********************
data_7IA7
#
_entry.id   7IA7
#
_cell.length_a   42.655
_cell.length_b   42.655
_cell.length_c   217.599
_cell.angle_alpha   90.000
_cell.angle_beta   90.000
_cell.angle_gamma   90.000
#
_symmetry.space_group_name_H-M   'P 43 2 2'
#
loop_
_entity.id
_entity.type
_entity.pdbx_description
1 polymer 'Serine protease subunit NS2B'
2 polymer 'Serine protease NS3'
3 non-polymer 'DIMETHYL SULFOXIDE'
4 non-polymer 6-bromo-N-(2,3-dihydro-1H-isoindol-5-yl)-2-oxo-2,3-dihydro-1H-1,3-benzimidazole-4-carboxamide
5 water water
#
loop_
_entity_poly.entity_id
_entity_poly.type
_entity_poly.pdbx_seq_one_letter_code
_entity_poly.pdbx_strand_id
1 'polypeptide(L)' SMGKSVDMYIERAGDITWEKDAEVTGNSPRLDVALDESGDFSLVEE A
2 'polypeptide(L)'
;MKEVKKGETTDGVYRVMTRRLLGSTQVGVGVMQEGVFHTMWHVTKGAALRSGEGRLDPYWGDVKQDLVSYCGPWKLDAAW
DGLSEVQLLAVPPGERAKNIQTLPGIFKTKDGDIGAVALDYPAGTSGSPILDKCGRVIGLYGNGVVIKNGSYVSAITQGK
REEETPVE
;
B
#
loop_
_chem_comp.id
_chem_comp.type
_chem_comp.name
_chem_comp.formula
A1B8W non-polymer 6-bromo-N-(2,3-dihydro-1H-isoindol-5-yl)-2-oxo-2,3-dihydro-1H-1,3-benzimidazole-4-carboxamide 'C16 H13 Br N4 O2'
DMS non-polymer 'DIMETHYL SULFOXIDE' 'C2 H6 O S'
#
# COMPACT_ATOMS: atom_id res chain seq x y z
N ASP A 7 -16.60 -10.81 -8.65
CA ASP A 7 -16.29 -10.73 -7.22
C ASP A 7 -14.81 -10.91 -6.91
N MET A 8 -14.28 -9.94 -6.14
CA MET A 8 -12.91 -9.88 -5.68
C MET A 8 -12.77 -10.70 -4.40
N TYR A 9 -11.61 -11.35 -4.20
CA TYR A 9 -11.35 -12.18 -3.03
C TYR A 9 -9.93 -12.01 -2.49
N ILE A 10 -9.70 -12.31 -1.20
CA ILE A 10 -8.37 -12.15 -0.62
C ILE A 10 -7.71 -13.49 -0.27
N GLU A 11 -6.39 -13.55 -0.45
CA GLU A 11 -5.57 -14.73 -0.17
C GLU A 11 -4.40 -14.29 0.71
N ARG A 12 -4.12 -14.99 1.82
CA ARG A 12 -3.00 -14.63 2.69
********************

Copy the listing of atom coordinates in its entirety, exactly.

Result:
data_7IA7
#
_entry.id   7IA7
#
_cell.length_a   42.655
_cell.length_b   42.655
_cell.length_c   217.599
_cell.angle_alpha   90.000
_cell.angle_beta   90.000
_cell.angle_gamma   90.000
#
_symmetry.space_group_name_H-M   'P 43 2 2'
#
loop_
_entity.id
_entity.type
_entity.pdbx_description
1 polymer 'Serine protease subunit NS2B'
2 polymer 'Serine protease NS3'
3 non-polymer 'DIMETHYL SULFOXIDE'
4 non-polymer 6-bromo-N-(2,3-dihydro-1H-isoindol-5-yl)-2-oxo-2,3-dihydro-1H-1,3-benzimidazole-4-carboxamide
5 water water
#
loop_
_entity_poly.entity_id
_entity_poly.type
_entity_poly.pdbx_seq_one_letter_code
_entity_poly.pdbx_strand_id
1 'polypeptide(L)' SMGKSVDMYIERAGDITWEKDAEVTGNSPRLDVALDESGDFSLVEE A
2 'polypeptide(L)'
;MKEVKKGETTDGVYRVMTRRLLGSTQVGVGVMQEGVFHTMWHVTKGAALRSGEGRLDPYWGDVKQDLVSYCGPWKLDAAW
DGLSEVQLLAVPPGERAKNIQTLPGIFKTKDGDIGAVALDYPAGTSGSPILDKCGRVIGLYGNGVVIKNGSYVSAITQGK
REEETPVE
;
B
#
loop_
_chem_comp.id
_chem_comp.type
_chem_comp.name
_chem_comp.formula
A1B8W non-polymer 6-bromo-N-(2,3-dihydro-1H-isoindol-5-yl)-2-oxo-2,3-dihydro-1H-1,3-benzimidazole-4-carboxamide 'C16 H13 Br N4 O2'
DMS non-polymer 'DIMETHYL SULFOXIDE' 'C2 H6 O S'
#
# COMPACT_ATOMS: atom_id res chain seq x y z
N ASP A 7 -16.60 -10.81 -8.65
CA ASP A 7 -16.29 -10.73 -7.22
C ASP A 7 -14.81 -10.91 -6.91
N MET A 8 -14.28 -9.94 -6.14
CA MET A 8 -12.91 -9.88 -5.68
C MET A 8 -12.77 -10.70 -4.40
N TYR A 9 -11.61 -11.35 -4.20
CA TYR A 9 -11.35 -12.18 -3.03
C TYR A 9 -9.93 -12.01 -2.49
N ILE A 10 -9.70 -12.31 -1.20
CA ILE A 10 -8.37 -12.15 -0.62
C ILE A 10 -7.71 -13.49 -0.27
N GLU A 11 -6.39 -13.55 -0.45
CA GLU A 11 -5.57 -14.73 -0.17
C GLU A 11 -4.40 -14.29 0.71
N ARG A 12 -4.12 -14.99 1.82
CA ARG A 12 -3.00 -14.63 2.69